Plaintiff alleges that on March 27, 2008, he had orthoscopic surgery on his left knee, following which he had some complications. Plaintiff saw the surgeon for follow-up appointments on June 21, 2008, August 13, 2008, October 22, 2008, November 17, 2008, and January 5, 2009. Each visit, Plaintiff complained of ongoing, extreme pain.

Plaintiff was also submitting health care services request forms at the prison, complaining of ongoing pain and seeking to be seen by the institution doctor.

On October 23, 2008, Defendant Enenmoh approved physical therapy for Plaintiff two times a week for four weeks. However, Plaintiff never received any physical therapy and when he filed an inmate appeal grieving the lack of physical therapy, Defendant Enenmoh reversed his previous order on December 16, 2008, leaving Plaintiff to suffer in pain.

On June 9, 2008, Plaintiff was taken to an outside hospital for abdominal pain and vomiting. Plaintiff was examined and treated, and the doctor prescribed morphine and Protonix. Defendant Enenmoh discontinued Plaintiff's prescriptions without examining him or speaking to him.

B. Legal Standard

Section 1983 provides a cause of action for the violation of Plaintiff's constitutional or other federal rights by persons acting under color of state law. Nurre v. Whitehead, 580 F.3d 1087, 1092 (9th Cir 2009); Long v. County of Los Angeles, 442 F.3d 1178, 1185 (9th Cir. 2006); Jones v. Williams, 297 F.3d 930, 934 (9th Cir. 2002). To state a claim, Plaintiff must demonstrate a link between actions or omissions of each named defendant and the violation of his rights; there is no respondeat superior liability under section 1983. Iqbal, 556 U.S. at __, 129 S.Ct. at 1949; Simmons v. Navajo County, Ariz., 609 F.3d 1011, 1020-21 (9th Cir. 2010); Ewing v. City of Stockton, 588 F.3d 1218, 1235 (9th Cir. 2009); Jones, 297 F.3d at 934.

To maintain an Eighth Amendment claim based on medical care in prison, Plaintiff must show deliberate indifference to his serious medical needs. Jett v. Penner, 439 F.3d 1091, 1096 (9th Cir. 2006) (citing Estelle v. Gamble, 429 U.S. 97, 106, 97 S.Ct. 295 (1976)) (quotation marks omitted). The two-part test for deliberate indifference requires Plaintiff to show (1) a serious medical need by demonstrating that failure to treat his condition could result in further significant injury or the unnecessary and wanton infliction of pain, and (2) the defendant's response to the need was deliberately indifferent. Jett, 439 F.3d at 1096 (quotation marks and citation omitted). Deliberate indifference is shown by a purposeful act or failure to respond to a prisoner's pain or possible medical need, and harm caused by the indifference, and it may be manifested when prison officials deny, delay or intentionally interfere with medical treatment, or it may be shown by the way in which prison physicians provide medical care. Id. (citation and quotations omitted).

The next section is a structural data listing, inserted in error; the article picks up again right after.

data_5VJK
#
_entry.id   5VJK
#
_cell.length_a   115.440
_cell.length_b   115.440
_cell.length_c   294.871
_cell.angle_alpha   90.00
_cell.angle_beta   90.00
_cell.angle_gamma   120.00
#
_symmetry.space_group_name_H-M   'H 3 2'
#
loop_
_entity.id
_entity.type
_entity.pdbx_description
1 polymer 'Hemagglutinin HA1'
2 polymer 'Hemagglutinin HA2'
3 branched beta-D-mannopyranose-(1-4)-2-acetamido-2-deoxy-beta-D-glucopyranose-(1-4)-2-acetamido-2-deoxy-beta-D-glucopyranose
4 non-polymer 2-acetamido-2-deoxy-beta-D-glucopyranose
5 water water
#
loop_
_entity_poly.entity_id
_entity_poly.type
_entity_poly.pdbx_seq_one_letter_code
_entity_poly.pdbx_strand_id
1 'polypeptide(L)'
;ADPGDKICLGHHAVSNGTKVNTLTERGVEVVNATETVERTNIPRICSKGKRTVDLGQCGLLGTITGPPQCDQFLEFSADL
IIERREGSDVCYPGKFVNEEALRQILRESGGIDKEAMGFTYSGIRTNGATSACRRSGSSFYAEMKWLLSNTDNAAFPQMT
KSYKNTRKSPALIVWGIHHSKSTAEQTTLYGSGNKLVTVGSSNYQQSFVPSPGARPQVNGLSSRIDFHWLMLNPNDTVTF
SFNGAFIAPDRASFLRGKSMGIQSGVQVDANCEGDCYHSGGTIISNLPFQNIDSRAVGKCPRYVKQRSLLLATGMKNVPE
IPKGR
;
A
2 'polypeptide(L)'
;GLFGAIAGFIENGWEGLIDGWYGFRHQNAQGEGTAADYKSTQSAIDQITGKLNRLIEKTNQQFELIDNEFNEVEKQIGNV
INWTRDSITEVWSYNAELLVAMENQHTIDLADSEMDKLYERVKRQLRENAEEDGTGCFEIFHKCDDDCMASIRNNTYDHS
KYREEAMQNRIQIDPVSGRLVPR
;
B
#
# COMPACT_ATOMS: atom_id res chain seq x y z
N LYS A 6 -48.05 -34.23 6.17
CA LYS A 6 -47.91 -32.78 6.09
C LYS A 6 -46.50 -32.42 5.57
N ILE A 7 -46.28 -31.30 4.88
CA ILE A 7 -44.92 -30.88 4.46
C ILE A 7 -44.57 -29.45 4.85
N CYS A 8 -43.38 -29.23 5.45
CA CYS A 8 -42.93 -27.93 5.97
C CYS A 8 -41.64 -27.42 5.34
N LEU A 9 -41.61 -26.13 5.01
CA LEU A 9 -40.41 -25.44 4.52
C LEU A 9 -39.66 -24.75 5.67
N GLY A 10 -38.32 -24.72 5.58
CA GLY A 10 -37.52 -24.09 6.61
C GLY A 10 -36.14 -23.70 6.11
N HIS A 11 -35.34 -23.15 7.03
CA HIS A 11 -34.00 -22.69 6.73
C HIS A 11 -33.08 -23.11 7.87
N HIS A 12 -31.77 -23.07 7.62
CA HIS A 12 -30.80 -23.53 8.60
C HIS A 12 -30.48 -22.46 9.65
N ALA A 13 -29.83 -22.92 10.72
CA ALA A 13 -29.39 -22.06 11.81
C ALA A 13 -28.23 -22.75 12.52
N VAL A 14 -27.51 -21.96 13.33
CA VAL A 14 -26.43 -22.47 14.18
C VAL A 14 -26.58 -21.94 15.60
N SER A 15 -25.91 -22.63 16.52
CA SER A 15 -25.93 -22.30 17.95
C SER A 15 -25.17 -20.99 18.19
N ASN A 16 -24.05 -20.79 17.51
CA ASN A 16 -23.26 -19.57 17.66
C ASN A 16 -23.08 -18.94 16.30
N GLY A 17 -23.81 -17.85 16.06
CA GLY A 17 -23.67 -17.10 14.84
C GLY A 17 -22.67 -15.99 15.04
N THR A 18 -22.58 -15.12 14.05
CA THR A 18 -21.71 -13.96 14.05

However, medical malpractice does not become a constitutional violation merely because the victim is a prisoner. Estelle, 429 U.S. at 106 (quotation marks omitted); McGuckin v. Smith, 974 F.2d 1050, 1059 (9th Cir. 1992), overruled on other grounds by WMX Techs., Inc. v. Miller, 104 F.3d 1133, 1136 (9th Cir. 1997) (en banc). Deliberate indifference is a high legal standard. Toguchi v. Chung, 391 F.3d 1051, 1060 (9th Cir. 2004) (quotation marks omitted). Under this standard, the prison official must not only be aware of the facts from which the inference could be drawn that a substantial risk of serious harm exists, but that person must also draw the inference. Toguchi, 391 at 1057 (citing Farmer v. Brennan, 511 U.S. 825, 837, 114 S.Ct. 1970 (1994)) (quotation marks omitted). If a prison official should have been aware of the risk, but was not, then the official has not violated the Eighth Amendment, no matter how severe the risk. Id. (citing Gibson v. County of Washoe, Nevada, 290 F.3d 1175, 1188 (9th Cir. 2002)) (quotation marks omitted).